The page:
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Clean Air Plan for L.A. Basin

July 31, 1994

* EPA Administrator Felicia Marcus (Commentary, July 18) asked that we get involved and send comments to the EPA.

In spite of Herculean efforts by most of the parties involved our air is still the worst in the nation. Why? It seems obvious that the root cause is population growth, and although that may be the most difficult problem to overcome, anything else we do is a Band-Aid approach. It may be politically difficult but if we don't address this issue everything else we do is effete.

Since we can't directly control population, our cities must stabilize their growth. It will take a state law to insist that a percentage of a community not be developed.

Many towns believe that if they build on every square foot of land their community will be enriched; the opposite has been true. Ironically, communities that have remained small have become havens for the very few affluent who can afford to live there. (Many of whom became affluent by building homes and strip malls in other towns!)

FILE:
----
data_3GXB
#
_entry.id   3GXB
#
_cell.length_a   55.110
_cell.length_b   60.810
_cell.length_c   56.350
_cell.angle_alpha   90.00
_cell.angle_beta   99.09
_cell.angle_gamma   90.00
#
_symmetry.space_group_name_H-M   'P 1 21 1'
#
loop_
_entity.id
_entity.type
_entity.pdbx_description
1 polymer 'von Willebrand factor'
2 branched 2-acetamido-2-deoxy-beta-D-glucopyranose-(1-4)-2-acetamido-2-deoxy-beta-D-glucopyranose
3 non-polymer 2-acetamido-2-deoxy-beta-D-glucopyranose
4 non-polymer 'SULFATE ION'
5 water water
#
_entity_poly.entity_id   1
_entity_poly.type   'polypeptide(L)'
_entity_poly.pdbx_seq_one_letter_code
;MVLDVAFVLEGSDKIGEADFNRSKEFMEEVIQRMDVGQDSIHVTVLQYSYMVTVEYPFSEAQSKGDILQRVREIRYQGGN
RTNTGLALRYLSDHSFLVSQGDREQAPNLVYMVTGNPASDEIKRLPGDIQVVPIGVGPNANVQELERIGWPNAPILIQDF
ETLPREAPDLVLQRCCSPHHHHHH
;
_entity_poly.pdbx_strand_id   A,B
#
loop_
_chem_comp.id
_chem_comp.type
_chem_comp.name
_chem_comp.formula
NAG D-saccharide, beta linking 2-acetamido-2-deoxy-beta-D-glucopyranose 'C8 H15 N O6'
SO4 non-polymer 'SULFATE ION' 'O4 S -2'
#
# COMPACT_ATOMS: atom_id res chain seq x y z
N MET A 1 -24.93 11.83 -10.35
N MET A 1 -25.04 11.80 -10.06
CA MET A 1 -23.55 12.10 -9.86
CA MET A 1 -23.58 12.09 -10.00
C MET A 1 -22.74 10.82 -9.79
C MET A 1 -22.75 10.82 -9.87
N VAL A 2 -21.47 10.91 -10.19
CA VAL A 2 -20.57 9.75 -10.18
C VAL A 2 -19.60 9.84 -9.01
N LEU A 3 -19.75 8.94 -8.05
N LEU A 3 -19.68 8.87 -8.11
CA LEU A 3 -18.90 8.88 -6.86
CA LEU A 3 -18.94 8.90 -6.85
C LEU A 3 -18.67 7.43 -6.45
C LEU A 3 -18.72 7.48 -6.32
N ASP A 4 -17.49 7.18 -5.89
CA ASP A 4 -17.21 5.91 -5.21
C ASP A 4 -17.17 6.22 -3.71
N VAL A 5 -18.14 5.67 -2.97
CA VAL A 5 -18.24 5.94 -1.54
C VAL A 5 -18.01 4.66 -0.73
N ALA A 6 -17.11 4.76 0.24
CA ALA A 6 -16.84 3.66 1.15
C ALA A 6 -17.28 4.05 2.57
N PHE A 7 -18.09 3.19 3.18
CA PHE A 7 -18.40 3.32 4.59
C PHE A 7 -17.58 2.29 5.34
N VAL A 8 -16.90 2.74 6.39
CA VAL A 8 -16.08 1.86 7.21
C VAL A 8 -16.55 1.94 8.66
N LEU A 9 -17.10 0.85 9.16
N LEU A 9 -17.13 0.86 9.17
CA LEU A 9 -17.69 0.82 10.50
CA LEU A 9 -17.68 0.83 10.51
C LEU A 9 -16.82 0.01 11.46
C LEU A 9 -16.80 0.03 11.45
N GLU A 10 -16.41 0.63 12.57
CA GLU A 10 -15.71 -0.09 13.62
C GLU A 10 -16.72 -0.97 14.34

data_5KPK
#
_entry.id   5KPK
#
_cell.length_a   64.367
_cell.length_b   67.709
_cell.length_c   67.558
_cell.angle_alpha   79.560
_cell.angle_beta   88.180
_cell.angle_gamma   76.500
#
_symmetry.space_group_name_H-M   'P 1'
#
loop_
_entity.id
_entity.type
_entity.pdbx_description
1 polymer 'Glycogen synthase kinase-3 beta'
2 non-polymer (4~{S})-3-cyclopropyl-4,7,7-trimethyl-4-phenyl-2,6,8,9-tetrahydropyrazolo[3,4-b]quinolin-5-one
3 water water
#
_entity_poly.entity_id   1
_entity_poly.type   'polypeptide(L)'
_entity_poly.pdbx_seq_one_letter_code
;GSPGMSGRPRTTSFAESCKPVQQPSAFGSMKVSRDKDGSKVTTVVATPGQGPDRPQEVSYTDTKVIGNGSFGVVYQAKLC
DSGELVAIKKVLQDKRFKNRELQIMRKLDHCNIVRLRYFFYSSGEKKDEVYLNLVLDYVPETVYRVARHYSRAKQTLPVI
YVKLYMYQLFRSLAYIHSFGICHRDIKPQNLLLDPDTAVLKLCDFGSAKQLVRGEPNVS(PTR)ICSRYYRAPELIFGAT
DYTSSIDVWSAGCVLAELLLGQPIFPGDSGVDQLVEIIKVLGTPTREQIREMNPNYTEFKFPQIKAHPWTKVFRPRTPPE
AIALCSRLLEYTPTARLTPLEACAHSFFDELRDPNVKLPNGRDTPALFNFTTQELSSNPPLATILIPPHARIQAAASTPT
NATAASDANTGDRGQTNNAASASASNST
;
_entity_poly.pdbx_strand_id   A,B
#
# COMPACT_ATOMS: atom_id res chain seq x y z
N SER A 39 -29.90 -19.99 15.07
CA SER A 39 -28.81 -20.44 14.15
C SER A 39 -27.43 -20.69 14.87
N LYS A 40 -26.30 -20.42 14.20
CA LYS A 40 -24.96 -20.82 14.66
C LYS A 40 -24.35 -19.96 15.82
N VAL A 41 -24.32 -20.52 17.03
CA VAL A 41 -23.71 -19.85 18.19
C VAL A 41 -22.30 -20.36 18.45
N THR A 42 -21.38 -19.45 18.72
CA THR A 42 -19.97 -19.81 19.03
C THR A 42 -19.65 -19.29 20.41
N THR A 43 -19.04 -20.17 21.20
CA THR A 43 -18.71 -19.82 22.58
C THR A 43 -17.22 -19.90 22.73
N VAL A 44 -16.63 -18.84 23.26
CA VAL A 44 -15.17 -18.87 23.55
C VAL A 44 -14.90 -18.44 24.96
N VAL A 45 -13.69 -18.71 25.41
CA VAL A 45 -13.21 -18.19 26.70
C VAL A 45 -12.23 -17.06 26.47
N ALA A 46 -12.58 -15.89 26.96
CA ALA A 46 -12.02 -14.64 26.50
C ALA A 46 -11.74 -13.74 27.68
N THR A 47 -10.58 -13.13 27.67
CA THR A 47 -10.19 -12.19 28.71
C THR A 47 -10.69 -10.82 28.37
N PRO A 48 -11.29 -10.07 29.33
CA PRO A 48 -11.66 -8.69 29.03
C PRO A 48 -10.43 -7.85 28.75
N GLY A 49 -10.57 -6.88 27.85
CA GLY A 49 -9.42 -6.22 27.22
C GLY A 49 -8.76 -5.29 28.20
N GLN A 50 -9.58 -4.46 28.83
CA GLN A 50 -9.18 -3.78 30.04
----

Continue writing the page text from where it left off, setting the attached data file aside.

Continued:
Building codes were created for the safety of the community after Mrs. O'Leary's cow kicked over that lamp. Now the safety of the community has taken on new meaning and the "fire" we face is considerably more threatening than the one that razed Chicago over 100 years ago.

We need a building code that says what percentage of the land can be built on and what the density can be in every community. More freeways are not the answer, they are the problem.

BILL HALPIN

Long Beach

* In the article about EPA's plan to clean up the air in the Los Angeles Basin ("Anti-Smog Proposal Would Hobble Transit and Shipping, Industries Say," July 19), you quote transportation officials saying Los Angeles and Long Beach harbors would lose business to ports that do not face smog fees, such as San Diego.

Any loss to San Diego would be minuscule. The heavy hit would come from the Pacific Northwest; the folks in Puget Sound would grab the land bridge faster than you can say adios.

I have lived and worked in the major ports of the Pacific Coast and in all of those ports there is an acute awareness of the economic importance of their port--except Los Angeles. I can guarantee that you will become aware of that importance after the EPA has done its job.

HAROLD ERICSSON

Harbor City

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